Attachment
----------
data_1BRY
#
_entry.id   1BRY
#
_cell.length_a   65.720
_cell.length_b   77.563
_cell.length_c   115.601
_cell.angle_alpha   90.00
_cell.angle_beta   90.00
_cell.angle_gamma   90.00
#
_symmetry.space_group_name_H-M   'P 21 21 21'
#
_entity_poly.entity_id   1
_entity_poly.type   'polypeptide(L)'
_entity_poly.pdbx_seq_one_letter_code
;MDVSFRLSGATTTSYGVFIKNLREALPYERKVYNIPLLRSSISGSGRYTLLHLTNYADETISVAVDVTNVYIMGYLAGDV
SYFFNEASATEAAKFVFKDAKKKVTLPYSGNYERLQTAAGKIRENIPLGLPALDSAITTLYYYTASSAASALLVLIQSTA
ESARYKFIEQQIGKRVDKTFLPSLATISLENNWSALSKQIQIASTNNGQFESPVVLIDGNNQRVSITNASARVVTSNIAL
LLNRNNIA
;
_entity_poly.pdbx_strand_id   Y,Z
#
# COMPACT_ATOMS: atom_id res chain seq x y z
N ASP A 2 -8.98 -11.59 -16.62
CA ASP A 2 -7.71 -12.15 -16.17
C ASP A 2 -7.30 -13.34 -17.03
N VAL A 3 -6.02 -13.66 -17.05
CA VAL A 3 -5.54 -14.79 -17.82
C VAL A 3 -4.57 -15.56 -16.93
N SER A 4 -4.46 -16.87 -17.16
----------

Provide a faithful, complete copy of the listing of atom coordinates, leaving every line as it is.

data_1BRY
#
_entry.id   1BRY
#
_cell.length_a   65.720
_cell.length_b   77.563
_cell.length_c   115.601
_cell.angle_alpha   90.00
_cell.angle_beta   90.00
_cell.angle_gamma   90.00
#
_symmetry.space_group_name_H-M   'P 21 21 21'
#
_entity_poly.entity_id   1
_entity_poly.type   'polypeptide(L)'
_entity_poly.pdbx_seq_one_letter_code
;MDVSFRLSGATTTSYGVFIKNLREALPYERKVYNIPLLRSSISGSGRYTLLHLTNYADETISVAVDVTNVYIMGYLAGDV
SYFFNEASATEAAKFVFKDAKKKVTLPYSGNYERLQTAAGKIRENIPLGLPALDSAITTLYYYTASSAASALLVLIQSTA
ESARYKFIEQQIGKRVDKTFLPSLATISLENNWSALSKQIQIASTNNGQFESPVVLIDGNNQRVSITNASARVVTSNIAL
LLNRNNIA
;
_entity_poly.pdbx_strand_id   Y,Z
#
# COMPACT_ATOMS: atom_id res chain seq x y z
N ASP A 2 -8.98 -11.59 -16.62
CA ASP A 2 -7.71 -12.15 -16.17
C ASP A 2 -7.30 -13.34 -17.03
N VAL A 3 -6.02 -13.66 -17.05
CA VAL A 3 -5.54 -14.79 -17.82
C VAL A 3 -4.57 -15.56 -16.93
N SER A 4 -4.46 -16.87 -17.16